Marvin David Levy 1932-2015

By Lawrence A. Johnson

Marvin David Levy, the American composer who shot to fame at age 35 when his opera, Mourning Becomes Electra, premiered at the Metropolitan Opera in its inaugural season at Lincoln Center in 1967, died Monday in a nursing home in Fort Lauderdale after a short illness. He was 82 years old.

Levy’s opera, an adaptation of Eugene O’Neill’s play of the same name, depicted the murderous and haunted Mannon family of New England in an intense, roiling score. The opera received mixed reviews at its Met premiere. In 1998, the Lyric Opera of Chicago presented a version of Mourning substantially revised by the composer, which received wide accolades. Mourning was subsequently produced with great success at Seattle Opera and New York City Opera.

Levy was a longtime resident of Fort Lauderdale. In 2013 Florida Grand Opera presented Mourning at the Broward Center in his hometown as well as in Miami.

“Marvin and Morning Becomes Electra were both such important parts of my life,” said soprano Lauren Flanigan who performed the lead role of Christine more than any other singer, including in the FGO performances.

“I loved spending time with him. He was always reworking the opera, wanting to make it work better for the audience. I just loved that every time we got together to put it on the stage again nothing was reductive. The spirit of the rehearsals was always creative.”

“I was so fortunate to have the opportunity to work alongside Marvin during our 2013 production of Mourning Becomes Electra,” said FGO general director Susan T. Danis. “We cast together, looked at concept together—it was amazing.  I will miss his spirit, sense of humor, and wit more than words can express.”

Levy is survived by a sister and nephew. Service arrangements are pending.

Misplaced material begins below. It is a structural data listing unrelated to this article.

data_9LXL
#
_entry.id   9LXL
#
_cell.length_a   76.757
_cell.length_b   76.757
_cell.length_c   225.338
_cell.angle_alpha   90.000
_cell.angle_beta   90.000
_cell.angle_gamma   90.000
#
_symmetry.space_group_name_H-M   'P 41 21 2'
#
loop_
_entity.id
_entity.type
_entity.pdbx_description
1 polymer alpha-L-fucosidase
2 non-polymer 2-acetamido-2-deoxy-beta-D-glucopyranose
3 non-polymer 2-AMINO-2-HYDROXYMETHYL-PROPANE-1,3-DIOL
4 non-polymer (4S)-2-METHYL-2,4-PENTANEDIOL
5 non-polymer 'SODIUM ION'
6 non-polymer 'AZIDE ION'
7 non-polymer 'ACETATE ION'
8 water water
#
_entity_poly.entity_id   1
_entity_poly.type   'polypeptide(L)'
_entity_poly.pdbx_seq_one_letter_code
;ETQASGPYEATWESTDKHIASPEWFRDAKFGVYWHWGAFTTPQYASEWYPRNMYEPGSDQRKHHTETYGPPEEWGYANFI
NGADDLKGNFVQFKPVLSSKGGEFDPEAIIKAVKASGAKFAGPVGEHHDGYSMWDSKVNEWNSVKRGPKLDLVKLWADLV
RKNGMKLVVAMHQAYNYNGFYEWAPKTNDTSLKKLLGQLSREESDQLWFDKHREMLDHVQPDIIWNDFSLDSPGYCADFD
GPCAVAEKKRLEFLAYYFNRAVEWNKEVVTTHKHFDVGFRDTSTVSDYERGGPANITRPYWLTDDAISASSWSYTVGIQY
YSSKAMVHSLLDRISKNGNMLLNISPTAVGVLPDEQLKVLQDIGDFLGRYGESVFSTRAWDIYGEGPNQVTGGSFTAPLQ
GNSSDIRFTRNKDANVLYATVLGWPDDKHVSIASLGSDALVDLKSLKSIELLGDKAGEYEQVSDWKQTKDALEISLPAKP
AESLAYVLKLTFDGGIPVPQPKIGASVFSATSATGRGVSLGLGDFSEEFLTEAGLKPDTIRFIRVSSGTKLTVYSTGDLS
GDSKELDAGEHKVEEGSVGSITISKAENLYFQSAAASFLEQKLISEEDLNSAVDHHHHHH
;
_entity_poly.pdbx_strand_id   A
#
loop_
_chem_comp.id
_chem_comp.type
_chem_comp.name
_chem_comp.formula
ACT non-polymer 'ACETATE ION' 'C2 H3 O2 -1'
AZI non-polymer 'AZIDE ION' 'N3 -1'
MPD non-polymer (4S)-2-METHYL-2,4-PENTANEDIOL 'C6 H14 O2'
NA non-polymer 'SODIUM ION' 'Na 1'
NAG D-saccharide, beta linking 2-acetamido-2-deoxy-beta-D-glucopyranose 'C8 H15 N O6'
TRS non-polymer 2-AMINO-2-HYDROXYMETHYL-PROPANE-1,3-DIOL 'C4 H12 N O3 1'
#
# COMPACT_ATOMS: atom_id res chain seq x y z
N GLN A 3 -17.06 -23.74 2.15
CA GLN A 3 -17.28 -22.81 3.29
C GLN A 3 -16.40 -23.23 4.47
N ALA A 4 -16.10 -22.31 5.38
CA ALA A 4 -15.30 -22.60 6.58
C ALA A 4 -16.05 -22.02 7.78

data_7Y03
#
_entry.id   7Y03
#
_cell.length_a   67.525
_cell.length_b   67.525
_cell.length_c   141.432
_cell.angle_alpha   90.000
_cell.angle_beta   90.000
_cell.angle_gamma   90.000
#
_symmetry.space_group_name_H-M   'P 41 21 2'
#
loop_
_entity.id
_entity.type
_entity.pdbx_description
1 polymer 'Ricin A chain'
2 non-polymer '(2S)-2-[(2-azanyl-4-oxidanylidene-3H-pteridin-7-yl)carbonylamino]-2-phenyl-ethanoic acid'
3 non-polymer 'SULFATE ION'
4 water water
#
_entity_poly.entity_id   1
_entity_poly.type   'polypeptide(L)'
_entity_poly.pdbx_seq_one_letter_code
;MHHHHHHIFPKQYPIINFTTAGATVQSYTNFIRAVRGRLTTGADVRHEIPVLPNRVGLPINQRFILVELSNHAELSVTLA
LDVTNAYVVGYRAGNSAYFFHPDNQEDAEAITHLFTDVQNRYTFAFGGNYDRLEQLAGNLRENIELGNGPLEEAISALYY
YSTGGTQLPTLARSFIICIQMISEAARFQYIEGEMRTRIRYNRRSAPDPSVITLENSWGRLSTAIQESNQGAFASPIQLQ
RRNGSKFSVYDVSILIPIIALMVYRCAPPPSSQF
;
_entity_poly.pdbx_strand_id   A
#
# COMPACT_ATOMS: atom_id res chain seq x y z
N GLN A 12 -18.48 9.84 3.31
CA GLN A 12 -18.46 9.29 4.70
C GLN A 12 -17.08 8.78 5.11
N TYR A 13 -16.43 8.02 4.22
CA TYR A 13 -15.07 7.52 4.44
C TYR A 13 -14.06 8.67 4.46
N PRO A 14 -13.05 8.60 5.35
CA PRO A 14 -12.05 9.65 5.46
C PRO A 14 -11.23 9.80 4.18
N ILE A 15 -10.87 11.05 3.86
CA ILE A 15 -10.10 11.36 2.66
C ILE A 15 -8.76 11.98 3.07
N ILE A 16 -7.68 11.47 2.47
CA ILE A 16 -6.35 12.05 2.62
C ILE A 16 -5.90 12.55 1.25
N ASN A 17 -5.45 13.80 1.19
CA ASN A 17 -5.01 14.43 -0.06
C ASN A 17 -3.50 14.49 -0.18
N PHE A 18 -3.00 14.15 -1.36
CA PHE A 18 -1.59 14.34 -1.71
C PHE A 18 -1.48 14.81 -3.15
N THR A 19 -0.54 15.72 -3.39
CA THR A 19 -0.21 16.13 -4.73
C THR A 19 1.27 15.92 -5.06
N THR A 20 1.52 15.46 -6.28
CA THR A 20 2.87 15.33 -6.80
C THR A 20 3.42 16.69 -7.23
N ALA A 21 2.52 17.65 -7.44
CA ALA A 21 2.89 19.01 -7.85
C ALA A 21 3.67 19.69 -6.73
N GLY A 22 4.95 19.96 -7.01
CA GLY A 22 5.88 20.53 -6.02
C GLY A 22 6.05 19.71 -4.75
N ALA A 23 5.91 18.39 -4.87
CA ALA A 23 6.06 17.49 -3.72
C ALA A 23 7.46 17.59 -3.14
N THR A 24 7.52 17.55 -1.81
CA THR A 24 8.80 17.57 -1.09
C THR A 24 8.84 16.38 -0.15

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3 Responses to “Marvin David Levy 1932-2015”

  1. Posted Feb 16, 2015 at 10:56 am by Linda Greenberg

    I read Marv’s (we called him that in our summer camp).obituary with deep sadness but also great nostalgia.
    He served as the drama director at our summer Camp Mitchell and Harlee) when when I was age 7-16. Marv directed many of the campers in .Broadway musical comedies and dramas. He was an intense perfectionist and insisted that we push ourselves to excellence. Being a performer in his shows was the highlight of our summers. He taught us perseverance and created self esteem.

    I will always remember his magnificent talent to inspire and teach!talent

  2. Posted May 20, 2015 at 11:00 pm by Jeffrey Moss

    Camp Harlee-Mitchell was a special place for those of us lucky enough to “grow up” there. I was 10 years old when Marv Levy was the Drama
    “Counselor” and his passion for “putting on the shows” introduced me to a life-long love of theatre and led me to a career as a director in the commercial theatre. I remember his “My Fair Lady” (the Big Show) in 1956 and I remember when I was in the shows. He was “tough” and made you do it “right”. A lesson never forgotten. Fortunately, some years ago I was able to tell him just how much he and those days on the stage at Harlee-Mitchell have meant to me. And always will.

  3. Posted May 09, 2023 at 4:05 am by Cathy Rollins

    I met Marvin Levy at grand opening of Josephine Leiser Opera House in Ft Lauderdale. He gave me his card. At the time I had a local tv show “Headliners” and asked to interview him. He agreed and he was most interesting and a delightful guest. A wonderful experience for me.
    I may have a copy of that.

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Mon Feb 9, 2015
at 4:41 pm